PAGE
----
White sandy beaches, lush greenery and turquoise waters don’t stay that way for long when a tropical storm or hurricane is barreling down on your island. Yet my experience with Tropical Storm Arthur in 1990, in my position as assistant information technologist in Grenada’s National Water and Sewage Authority, is just one major incident in the past 25 years that has fueled my passion for helping create the energy company of the future at PSE&G.
The Grenada experience helped me realize that a reactive, batten-down-the-hatches approach to storm management still allows major disruptions to customers’ lives, while incorporating proactive strategies, like equipment sensors, can prevent or reduce outages.
One day, we’ll have a system that minimizes equipment failure because it has been repaired or replaced — thanks to its digital twin, automatic data feeds and work orders created by artificial intelligence. We’ll have a more efficient system with facilities that last longer due to load optimization and equipment that “talks” to other equipment.
We’ll have instant access to data that can be used for better planning and to help customers save money on their PSE&G bills.
Technologies like electric vehicles, solar and battery storage will be supported by the system, as well as smart meters that help customers save money and reduce their carbon footprint through energy efficiency.
It’s a vision that we started realizing through Energy Strong, a $1.2 billion program from 2014 to 2018 that served as PSE&G’s first phase of strengthening its system to make it more resilient against severe weather. Among other achievements, Energy Strong allowed us to incorporate advanced technology by deploying smart devices in the field, establishing a training simulator and building a centralized Supervisory Control and Data Acquisition (SCADA) lab.
Energy Strong II, a proposal to invest an additional $2.5 billion during the next five years to further strengthen the utility’s electric and gas systems, currently is before the New Jersey Board of Public Utilities. It will bring the benefits of Energy Strong to many more customers.
As part of the Energy Strong II filing, we’ve proposed to add an Advanced Distribution Management System (ADMS) and build a secure fiber communications network. These advances would improve storm management assessment and restoration, significantly enhancing customer satisfaction.
Smart devices, computing power and fewer outages
Before SCADA our divisions had various computer systems that didn’t interact, making it difficult to share resources. Service technicians and others did not have remote or mobile access to critical information. SCADA allows better planning and communication by delivering mobile access to more people and better views of useful information.
Now, during storm response, divisions can easily access each other’s information to help each other out or to learn about responses to similar events. Senior managers have better oversight for making time-sensitive decisions. Contractors and those providing mutual aid services have shorter learning curves.
Adding SCADA helped shorten outage times by using computers to pinpoint problems that troubleshooters used to have to go out and physically find, for example, by carefully examining an entire substation. The SCADA pinpoint shows a troubleshooter where the problem is, but not the cause or how to fix it.
Under Energy Strong II, ADMS would bring new computing power to analyze the problem so that a troubleshooter could head out armed with a plan and the equipment to fix the problem.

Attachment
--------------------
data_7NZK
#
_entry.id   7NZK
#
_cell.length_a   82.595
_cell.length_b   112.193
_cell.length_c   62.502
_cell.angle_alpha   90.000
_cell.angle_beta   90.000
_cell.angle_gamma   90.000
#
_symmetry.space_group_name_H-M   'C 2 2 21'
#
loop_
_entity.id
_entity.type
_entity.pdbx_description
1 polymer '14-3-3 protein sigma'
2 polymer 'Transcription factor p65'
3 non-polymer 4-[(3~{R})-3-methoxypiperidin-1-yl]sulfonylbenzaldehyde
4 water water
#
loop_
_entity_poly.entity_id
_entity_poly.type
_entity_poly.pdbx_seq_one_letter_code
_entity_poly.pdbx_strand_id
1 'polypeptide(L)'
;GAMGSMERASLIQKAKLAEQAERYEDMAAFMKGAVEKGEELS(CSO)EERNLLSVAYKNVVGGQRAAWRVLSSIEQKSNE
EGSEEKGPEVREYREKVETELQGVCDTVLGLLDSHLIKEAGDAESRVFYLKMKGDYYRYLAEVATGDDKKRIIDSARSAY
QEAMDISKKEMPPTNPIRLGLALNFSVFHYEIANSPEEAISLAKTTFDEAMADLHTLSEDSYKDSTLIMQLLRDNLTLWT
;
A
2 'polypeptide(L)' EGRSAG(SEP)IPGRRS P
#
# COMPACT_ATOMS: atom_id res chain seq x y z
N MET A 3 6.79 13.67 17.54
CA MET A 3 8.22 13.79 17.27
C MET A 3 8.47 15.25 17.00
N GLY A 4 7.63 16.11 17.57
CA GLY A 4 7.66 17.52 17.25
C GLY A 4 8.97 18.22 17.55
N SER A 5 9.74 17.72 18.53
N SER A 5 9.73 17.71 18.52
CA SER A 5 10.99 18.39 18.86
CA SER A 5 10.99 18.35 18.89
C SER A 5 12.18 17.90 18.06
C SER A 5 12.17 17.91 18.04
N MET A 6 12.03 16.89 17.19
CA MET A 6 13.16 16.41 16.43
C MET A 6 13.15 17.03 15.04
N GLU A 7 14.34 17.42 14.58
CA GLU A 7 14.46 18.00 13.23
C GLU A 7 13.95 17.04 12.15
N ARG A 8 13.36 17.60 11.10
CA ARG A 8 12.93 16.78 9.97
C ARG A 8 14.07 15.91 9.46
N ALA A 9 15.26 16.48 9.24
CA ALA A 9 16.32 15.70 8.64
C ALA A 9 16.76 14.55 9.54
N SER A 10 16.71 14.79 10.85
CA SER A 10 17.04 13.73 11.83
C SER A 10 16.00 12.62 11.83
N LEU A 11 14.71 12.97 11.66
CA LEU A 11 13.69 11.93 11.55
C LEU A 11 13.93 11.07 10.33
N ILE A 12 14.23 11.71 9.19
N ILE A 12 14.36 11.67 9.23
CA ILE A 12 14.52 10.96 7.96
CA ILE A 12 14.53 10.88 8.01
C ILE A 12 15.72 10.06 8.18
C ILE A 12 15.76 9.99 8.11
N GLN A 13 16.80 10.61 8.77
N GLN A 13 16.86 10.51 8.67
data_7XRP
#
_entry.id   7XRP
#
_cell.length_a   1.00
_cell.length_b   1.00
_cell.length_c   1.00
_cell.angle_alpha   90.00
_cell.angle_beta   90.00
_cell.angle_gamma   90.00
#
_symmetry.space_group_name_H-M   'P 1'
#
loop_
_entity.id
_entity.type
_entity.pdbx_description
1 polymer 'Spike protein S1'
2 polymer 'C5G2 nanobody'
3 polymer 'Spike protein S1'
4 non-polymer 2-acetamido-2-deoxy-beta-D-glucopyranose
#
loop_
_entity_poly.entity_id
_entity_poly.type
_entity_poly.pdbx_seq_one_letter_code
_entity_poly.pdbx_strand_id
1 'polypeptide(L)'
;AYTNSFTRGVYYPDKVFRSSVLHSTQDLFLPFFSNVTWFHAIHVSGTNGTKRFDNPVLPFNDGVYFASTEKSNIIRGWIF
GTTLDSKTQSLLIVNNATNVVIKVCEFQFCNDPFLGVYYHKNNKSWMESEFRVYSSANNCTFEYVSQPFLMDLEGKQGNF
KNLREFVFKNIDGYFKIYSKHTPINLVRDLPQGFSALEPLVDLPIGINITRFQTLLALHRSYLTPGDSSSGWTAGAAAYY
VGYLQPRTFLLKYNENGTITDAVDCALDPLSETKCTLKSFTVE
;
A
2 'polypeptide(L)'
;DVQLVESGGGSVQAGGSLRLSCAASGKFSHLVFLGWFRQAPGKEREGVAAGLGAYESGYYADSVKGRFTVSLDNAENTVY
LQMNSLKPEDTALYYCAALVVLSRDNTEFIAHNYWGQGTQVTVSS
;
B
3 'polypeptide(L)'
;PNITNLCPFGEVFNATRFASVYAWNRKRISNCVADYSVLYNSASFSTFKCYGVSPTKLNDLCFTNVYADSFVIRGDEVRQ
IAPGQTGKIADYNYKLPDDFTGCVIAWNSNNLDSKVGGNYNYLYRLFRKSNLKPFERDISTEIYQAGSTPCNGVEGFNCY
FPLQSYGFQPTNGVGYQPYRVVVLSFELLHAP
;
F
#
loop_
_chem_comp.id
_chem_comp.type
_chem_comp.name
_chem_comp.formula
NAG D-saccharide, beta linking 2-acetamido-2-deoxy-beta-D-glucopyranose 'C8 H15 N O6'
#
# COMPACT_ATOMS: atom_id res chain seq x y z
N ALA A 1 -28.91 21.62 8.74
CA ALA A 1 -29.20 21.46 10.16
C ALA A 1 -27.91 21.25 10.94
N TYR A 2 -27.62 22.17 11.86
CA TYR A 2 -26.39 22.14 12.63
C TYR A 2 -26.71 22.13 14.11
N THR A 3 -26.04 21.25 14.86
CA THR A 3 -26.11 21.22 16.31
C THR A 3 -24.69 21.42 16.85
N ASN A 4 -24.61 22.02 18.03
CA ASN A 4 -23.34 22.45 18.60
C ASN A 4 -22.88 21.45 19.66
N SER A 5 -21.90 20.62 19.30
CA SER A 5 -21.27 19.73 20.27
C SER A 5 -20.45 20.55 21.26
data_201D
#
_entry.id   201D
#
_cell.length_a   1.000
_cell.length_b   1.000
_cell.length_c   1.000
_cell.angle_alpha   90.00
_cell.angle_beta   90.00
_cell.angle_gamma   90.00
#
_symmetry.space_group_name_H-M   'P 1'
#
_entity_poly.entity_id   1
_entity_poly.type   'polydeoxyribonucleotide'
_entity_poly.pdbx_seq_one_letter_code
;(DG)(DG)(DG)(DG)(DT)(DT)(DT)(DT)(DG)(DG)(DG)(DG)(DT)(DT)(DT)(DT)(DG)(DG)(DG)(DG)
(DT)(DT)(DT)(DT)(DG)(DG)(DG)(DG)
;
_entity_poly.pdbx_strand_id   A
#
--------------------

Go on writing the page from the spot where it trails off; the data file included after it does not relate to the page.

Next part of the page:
Better still, real-time data from the field, fed from the proposed communications network, would allow ADMS to identify potential problems before they arise.
Currently equipment, like transformers, wears out based on age and loading, and can be damaged by external conditions such as weather and lightning. Estimating exactly when a transformer might fail can be difficult, but is made easier using analytics through ADMS.
Not only will ADMS predict when a transformer might fail, but it will also offer recommendations for intermediate repairs or load shifting before an expensive replacement is necessary.
Proactive and predictive systems
The Energy Strong upgrades have primarily improved our reaction to storms and other situations. We can serve customers better, however, by taking proactive measures like replacing older field devices with smart equipment.
Under Energy Strong II, we plan to enhance reliability by adding needed equipment to our utility circuits — like advanced reclosers that quickly correct faults without allowing an outage. In addition to their safety functions, these modern field devices automatically send real-time data to SCADA.
The proposal also enhances our training so that all employees can use their advanced computer systems, and also improves our ability to respond to technical difficulties. Before SCADA, each division had different ways of resolving computer hardware, software and networking challenges. With SCADA we created a centralized team, primarily of electrical engineers, that both manages advanced systems and serves as 24-7 “tech support.”
ADMS and the communication network support the grid of the future. They allow for more distributed energy resources, including solar, wind and batteries, and enhance system efficiency.
The Energy Strong II proposals would upgrade our system so that we have more advanced functionality; better outage management; more precise fault location; better communication, planning and maintenance; more technical support; and, a better foundation so that we can support renewables.
When planning these highly complex and robust systems, we only request what we absolutely need to deliver the best possible services to our customers.